Great Visual Studio integration - another of the many reasons to upgrade to SpecFlow 1.9

This is a small tribute to a great tool. Mostly for fun but there are some great stuff in the latest release of SpecFlow. Check it out. And get the tool from the Visual Studio Gallery, but be sure to uninstall any previous versions first. For more serious look on some of the code features, head over to Vagif Abilov’s excellent post. Marcus enters the office. He boots up the computer and opens Visual Studio 2012. With a smile he thinks about that not only Vs2010 solutions opens nicely in Vs2012 but also the new release of SpecFlow works fine for both. Where was he now again. There were something about the feature file. He opens it and due to the nice color coding of lines, Marcus is reminded of one of the steps that he didn’t had written a step definition for. “Then the result should be 120”… “This...
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Experience report from rolling out agile in a big (120+ ppl) organization

I just ended my biggest coaching assignment in my career. So far. It started in January and aimed to roll out agile in a organization of 120 (and then some) people – 60 on the business side and 60 on the IT-side. I first thought of writing about how it all went down and what we did, but I then realized that I would reveal way too much about the customer and it’s organization. So instead I’ll write about a couple of things that I’ve experienced and thought of. Hopefully you can learn something from this - i know I did learn a lot. Let me first state that not everything in this article is based from experience from this one client. If you read this and work there; not all of this happened at your place. Know this - it’s the same at a lot of places where I’ve...
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What BDD is all about

I got an email from a colleague a couple of weeks back. We were members of the same team for awhile this last autumn. He (and the rest of the team) are great programmers - way better than me. I had some difficulties to keep in step with them, but to some extent that had to do with F# being the language of choice. A first for me! We had a lot of discussions about TDD and if it’s feasible or pay off. This project made me realize that TDD done backwards (writing unit tests after the production code) is not only NOT TDD but also doesn’t pay off.  But as I am dunked deeply in the BDD pool I suggested that we’ve take a look at that and get started that way. I never got through there… So I was very happy when he wrote me an email with a link to an article that...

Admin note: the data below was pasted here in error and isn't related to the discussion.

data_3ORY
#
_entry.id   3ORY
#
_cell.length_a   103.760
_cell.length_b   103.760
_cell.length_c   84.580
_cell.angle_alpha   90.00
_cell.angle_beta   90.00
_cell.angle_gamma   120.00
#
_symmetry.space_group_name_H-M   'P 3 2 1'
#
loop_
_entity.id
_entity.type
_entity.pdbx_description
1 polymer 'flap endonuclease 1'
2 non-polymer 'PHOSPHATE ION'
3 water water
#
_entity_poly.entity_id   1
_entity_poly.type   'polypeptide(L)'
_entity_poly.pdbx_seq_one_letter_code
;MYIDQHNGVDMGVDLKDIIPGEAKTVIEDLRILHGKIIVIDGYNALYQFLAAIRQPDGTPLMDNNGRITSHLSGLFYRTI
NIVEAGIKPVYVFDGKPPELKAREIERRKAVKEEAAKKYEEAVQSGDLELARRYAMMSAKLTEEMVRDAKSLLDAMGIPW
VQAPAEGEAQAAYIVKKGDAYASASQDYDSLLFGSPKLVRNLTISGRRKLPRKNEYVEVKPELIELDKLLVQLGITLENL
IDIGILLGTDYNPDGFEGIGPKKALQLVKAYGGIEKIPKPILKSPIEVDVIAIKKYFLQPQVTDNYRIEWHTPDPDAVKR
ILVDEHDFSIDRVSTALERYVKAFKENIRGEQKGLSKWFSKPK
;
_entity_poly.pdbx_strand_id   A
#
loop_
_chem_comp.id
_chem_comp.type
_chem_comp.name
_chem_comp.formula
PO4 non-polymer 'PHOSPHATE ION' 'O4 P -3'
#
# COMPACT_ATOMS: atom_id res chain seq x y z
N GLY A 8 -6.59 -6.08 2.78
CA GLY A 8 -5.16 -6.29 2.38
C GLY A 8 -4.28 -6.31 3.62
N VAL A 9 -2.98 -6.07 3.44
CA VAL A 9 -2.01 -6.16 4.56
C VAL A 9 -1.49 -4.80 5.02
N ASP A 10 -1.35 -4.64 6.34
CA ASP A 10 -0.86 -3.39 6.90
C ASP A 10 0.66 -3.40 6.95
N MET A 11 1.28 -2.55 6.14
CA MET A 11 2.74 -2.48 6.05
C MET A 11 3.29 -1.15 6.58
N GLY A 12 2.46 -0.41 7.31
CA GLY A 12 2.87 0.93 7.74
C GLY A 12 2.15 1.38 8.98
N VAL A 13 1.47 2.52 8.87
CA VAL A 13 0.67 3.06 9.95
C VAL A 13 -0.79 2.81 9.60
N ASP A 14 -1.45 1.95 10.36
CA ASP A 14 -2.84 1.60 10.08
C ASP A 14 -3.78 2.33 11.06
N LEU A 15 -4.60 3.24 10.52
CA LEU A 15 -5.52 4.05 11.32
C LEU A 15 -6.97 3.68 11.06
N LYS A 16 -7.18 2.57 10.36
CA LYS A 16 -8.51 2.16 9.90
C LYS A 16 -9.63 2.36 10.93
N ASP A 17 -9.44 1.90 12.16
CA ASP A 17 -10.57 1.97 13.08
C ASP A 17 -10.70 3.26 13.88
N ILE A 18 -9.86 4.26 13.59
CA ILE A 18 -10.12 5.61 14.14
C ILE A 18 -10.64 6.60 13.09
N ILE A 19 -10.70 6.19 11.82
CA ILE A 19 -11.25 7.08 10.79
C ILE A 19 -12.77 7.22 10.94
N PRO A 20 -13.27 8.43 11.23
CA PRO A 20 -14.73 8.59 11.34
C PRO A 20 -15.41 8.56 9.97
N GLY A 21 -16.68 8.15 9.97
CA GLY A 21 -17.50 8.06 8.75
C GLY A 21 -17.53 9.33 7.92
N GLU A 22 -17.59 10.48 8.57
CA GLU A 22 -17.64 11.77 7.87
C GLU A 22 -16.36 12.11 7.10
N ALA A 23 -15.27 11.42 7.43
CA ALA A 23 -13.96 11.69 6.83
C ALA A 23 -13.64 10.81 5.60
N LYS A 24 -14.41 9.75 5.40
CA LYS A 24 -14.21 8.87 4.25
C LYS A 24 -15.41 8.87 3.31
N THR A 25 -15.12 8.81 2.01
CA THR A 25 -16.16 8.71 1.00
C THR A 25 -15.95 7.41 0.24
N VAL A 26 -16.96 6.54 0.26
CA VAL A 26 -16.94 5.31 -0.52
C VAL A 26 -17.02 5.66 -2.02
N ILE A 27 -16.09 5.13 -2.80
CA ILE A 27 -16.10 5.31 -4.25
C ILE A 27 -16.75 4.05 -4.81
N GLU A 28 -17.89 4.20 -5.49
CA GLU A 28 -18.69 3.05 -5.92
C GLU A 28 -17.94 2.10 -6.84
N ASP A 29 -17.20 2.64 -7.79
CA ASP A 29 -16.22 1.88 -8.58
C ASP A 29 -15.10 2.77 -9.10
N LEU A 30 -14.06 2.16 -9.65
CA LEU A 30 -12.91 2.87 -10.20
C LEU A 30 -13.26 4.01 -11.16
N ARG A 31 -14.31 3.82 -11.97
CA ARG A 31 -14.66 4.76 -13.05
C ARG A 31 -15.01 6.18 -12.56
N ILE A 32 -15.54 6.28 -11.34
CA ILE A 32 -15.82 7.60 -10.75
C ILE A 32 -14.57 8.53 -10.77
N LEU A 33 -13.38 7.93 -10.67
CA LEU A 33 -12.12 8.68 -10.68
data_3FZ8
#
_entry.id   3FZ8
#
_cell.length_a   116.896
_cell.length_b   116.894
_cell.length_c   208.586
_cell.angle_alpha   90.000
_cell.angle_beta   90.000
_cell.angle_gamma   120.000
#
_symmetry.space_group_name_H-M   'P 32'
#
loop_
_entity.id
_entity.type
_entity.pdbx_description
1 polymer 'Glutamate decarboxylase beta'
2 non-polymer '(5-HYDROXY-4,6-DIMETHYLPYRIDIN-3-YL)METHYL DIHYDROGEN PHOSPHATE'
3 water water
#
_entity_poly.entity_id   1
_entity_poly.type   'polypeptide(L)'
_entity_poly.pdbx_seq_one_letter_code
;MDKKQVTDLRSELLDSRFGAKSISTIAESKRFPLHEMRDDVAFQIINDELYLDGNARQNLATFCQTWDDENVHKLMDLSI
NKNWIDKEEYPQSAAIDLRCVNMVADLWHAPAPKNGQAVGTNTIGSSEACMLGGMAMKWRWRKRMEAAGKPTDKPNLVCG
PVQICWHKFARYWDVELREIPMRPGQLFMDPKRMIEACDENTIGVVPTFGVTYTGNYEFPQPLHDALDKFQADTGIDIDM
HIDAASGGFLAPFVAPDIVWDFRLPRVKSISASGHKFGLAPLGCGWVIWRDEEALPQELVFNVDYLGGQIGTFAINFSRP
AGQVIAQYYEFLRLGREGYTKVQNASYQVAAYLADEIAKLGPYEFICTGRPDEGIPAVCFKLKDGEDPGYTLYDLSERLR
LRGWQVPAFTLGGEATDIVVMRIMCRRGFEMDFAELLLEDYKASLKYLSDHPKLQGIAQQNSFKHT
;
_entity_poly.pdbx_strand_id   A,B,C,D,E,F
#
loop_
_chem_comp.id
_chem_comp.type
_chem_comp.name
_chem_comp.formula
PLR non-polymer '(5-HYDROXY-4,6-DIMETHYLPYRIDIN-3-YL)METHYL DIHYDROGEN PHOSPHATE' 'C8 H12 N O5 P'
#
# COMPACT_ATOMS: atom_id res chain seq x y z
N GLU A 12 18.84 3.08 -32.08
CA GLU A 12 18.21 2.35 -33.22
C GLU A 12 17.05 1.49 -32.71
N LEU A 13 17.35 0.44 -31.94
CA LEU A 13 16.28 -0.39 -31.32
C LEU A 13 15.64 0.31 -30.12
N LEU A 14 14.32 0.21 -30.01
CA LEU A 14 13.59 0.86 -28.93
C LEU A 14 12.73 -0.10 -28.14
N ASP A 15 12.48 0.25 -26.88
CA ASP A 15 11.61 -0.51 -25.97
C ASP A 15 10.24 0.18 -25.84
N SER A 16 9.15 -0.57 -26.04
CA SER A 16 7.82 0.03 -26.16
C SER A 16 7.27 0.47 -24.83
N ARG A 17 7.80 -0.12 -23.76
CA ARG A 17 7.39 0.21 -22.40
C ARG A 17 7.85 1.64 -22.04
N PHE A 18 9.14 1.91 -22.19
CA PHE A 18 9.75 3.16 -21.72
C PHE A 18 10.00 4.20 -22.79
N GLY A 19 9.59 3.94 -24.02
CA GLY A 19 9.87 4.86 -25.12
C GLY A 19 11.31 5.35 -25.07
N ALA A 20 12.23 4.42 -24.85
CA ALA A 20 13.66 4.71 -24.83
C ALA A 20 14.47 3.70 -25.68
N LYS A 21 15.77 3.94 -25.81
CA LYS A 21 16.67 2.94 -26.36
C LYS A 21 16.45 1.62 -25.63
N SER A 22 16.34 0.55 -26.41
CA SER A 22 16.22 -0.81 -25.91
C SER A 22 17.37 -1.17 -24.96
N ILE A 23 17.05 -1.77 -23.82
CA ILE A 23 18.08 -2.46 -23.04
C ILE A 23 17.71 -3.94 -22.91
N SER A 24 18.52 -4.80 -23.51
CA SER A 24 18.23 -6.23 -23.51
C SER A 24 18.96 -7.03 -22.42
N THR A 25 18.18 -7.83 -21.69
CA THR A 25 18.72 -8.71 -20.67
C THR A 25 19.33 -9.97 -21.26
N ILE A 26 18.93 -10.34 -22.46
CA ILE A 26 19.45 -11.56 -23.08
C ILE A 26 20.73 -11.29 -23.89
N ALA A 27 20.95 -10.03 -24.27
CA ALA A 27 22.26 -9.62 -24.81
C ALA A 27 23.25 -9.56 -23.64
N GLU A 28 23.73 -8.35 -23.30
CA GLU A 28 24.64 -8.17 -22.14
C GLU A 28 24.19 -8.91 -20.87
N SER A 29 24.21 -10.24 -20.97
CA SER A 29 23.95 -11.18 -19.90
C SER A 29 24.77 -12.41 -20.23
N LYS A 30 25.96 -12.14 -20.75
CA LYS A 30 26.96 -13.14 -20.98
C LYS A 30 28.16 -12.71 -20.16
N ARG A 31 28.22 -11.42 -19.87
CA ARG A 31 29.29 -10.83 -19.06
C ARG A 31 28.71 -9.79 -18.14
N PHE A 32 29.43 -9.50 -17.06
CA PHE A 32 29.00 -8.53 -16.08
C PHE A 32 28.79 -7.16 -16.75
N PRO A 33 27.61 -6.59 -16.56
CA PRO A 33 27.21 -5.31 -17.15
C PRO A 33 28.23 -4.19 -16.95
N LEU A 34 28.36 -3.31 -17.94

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System.InvalidOperationException No automation provider available MsTest and FluentAutomation

We’ve run into a little issue with FluentAutomation and using MsTest at my current client. I’ve blogged about the setup before but then I used NUnit and everything worked just fine. With MsTest… we had some problems. The first was an exception that was thrown to us like above: System.InvalidOperationException: No automation provider available It was a quite awhile since I’ve used MsTest and I’ve forgot about some of it’s quirks. With the combined help of Håkan Forss and Hugo Häggmark I managed to get this to work. Scroll to the end for the short version, by the way. The first thing that I had forgot was that MsTest uses a Visual Studio project template of it’s own. You cannot use the Windows Class Library template, but rather should use the Test project (under the Test-category). Once that was out of the way – we hit the error message above....
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Find the control–a way to stabilize UI automation… a bit

I have been diving deep into automating web pages for my current client. I have a love – hate relationship with this. It’s quite cool but I would also recommend against using it. I wrote about why just a post or two ago so I won’t repeat it here. In this post I will instead acknowledge the fact that we are going to automate against the web page and do our best to handle the brittleness of such tests. One challenge that you are facing when writing code to automate elements of a page is to actually get hold of the elements themselves. This is done in different ways with different automation framework, but typically you can search by Id (or other attributes on the elements), order in the page and position. In this post I will examine those different approaches and suggest one way that I’ve found very useful...